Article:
The Texas Chainsaw Massacre: The new film in the saga is a mediocre product that only delivers at specific times, when the murderer is in his element. If the ill-fated series of Scream and I Know What You Did Last Summer tried to bring their story closer to younger audiences, something similar happens with The Texas Chainsaw Massacre. The forgettable protagonists are a group of influencers who go to Harlow, an almost ghost town and far from civilization. The objective? Revitalize it and broadcast the process on Instagram. What they don’t know is that a terrible secret is hidden in this place, a murderer who has remained in the shadows for decades. That is the synopsis of the new movie produced by Netflix, a product with good ideas, but with a very poor execution.
The premise that the protagonists are stars of social networks works as a modernization resource, but it does not take long to fade when the only thing it reflects is the obvious superficiality of appearances. As soon as they set foot in this Texas town, the influencers open the doors of the old orphanage and come face to face with an old woman. They defend that she is her property and the woman collapses and dies of a heart attack. Her “child”, the only one left in the orphanage, is Leatherface. And now he has killer instincts again.
A nondescript slasher only saved by the bloodbath
The film directed by David Blue Garcia is based on a story conceived by Fede Álvarez and Rodo Sayagues. It is an alternate sequel to the classic 1974 film, opening up a new timeline. Elsie Fisher, Sarah Yarkin, Nell Hudson and Jacob Latimore play uninteresting clichéd characters. Nor does the great return of Sally Hardesty – now played by Olwen Fouéré – fit too well into the plot of the feature film, as flat and bland as it is insipid. She seems like she’s there simply because she has to be.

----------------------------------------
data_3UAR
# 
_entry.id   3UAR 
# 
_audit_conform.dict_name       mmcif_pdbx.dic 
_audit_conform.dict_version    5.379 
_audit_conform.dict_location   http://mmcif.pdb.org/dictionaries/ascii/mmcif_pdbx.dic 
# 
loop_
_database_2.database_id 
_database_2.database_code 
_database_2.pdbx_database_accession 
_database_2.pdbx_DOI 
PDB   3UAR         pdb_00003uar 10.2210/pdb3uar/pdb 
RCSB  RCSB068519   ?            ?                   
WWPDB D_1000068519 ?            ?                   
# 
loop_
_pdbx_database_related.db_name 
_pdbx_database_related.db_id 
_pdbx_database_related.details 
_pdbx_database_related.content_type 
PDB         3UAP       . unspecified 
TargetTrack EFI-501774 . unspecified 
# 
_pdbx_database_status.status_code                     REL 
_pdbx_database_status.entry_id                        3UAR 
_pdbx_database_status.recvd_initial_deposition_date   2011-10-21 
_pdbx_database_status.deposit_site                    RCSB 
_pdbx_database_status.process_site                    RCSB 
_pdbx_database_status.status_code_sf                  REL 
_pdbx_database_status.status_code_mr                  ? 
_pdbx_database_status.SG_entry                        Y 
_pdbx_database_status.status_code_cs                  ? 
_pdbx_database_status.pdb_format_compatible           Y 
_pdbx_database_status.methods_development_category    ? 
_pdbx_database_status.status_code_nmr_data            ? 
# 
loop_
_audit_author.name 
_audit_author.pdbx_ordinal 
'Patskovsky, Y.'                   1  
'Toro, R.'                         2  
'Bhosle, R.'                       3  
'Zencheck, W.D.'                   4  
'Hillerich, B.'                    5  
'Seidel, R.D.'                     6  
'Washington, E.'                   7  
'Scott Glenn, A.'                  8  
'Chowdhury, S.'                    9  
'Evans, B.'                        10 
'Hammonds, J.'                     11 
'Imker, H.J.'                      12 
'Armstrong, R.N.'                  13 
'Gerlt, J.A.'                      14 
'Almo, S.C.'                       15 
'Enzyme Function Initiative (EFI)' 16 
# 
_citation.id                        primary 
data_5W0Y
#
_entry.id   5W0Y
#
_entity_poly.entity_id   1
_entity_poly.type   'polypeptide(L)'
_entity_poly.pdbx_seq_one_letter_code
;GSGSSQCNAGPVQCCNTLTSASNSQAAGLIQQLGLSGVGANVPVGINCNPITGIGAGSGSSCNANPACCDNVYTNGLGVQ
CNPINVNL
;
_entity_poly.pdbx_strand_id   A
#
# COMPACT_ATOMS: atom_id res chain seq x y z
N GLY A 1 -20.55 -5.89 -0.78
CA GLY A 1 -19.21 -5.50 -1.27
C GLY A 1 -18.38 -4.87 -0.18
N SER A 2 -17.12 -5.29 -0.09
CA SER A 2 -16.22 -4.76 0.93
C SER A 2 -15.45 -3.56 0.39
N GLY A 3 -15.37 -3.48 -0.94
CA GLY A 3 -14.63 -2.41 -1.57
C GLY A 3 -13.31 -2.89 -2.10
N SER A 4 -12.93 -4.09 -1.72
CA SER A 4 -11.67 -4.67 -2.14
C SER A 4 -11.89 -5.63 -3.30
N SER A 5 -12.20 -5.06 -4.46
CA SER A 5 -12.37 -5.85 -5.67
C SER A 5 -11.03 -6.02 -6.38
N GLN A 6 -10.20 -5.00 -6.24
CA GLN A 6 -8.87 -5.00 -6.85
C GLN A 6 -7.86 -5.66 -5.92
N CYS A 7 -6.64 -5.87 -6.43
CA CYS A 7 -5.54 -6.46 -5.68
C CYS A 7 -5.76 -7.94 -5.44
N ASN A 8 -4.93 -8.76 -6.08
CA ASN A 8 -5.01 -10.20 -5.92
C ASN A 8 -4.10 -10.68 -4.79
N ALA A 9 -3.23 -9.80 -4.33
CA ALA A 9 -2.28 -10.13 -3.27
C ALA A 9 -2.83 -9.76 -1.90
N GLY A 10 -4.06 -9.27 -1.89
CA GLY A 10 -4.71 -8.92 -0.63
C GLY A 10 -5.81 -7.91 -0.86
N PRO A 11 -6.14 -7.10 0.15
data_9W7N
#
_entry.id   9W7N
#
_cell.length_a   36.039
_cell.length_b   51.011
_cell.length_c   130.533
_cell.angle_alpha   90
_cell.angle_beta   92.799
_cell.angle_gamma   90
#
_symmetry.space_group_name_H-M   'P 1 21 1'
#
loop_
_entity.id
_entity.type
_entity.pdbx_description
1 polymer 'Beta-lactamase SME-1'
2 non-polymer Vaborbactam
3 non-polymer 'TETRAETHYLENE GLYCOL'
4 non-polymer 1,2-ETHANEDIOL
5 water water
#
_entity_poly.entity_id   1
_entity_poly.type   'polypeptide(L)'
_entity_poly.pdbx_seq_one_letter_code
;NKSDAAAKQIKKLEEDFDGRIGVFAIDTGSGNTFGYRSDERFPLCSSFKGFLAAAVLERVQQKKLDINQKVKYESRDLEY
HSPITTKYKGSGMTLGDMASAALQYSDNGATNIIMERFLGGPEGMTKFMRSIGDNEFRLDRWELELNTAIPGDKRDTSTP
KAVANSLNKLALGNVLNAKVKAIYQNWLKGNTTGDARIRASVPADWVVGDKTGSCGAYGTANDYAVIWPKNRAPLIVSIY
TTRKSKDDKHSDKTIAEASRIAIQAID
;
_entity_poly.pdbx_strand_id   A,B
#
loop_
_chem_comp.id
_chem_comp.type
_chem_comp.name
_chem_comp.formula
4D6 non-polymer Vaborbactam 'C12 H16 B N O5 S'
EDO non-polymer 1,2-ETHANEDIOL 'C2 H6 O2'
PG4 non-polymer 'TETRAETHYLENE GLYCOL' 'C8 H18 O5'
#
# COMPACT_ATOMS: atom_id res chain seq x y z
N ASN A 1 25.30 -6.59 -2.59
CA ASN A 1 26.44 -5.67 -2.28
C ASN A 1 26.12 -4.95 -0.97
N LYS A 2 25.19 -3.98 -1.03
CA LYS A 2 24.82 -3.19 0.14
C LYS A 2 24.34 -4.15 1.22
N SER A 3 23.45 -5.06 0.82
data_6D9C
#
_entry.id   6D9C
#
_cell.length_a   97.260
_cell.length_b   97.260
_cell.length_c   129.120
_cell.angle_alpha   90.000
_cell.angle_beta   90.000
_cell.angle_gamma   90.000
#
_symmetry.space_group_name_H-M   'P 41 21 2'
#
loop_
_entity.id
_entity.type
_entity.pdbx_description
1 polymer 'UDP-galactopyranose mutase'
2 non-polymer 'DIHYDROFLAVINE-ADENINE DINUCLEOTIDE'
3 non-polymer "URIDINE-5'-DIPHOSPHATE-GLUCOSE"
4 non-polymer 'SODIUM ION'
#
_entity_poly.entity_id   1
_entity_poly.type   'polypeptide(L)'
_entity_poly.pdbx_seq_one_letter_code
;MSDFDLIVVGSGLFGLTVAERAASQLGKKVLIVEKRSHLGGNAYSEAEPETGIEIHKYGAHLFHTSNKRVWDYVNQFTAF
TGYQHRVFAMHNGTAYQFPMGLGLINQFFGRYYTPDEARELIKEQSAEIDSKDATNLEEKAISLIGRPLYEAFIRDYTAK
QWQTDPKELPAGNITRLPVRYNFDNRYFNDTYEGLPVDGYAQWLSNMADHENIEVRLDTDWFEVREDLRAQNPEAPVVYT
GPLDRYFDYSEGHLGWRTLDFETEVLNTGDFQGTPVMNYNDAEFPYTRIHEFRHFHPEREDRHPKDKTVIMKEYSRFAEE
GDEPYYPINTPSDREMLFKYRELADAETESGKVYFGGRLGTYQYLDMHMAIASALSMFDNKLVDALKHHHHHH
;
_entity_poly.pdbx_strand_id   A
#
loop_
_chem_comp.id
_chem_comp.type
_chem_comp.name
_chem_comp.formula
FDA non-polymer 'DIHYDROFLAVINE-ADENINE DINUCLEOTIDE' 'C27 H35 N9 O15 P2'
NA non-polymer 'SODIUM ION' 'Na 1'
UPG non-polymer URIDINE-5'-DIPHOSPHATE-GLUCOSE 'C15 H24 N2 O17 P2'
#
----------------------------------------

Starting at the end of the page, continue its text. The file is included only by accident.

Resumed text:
Although the story and the characters do not work, The Texas Chainsaw Massacre is more attractive in its slasher aspect. It’s not that it’s too original, even in how it tackles the murders, but those looking for blood, gore, and shocking imagery can enjoy the fun and varied stand-alone sequences. Leatherface uses every tool, even his mythical chainsaw, to torment these media stars. In this sense, he particularly highlights the bus scene, inside which the young people turn up the volume of the music. Then the party of alcohol, crimson bath and gore begins. The best of the movie.
Everything else matters between little and nothing, because neither the fate of the characters nor the conflicts it raises have the slightest interest. 84 minutes that are long, the best summary of an absolutely unnecessary sequel as it has been done.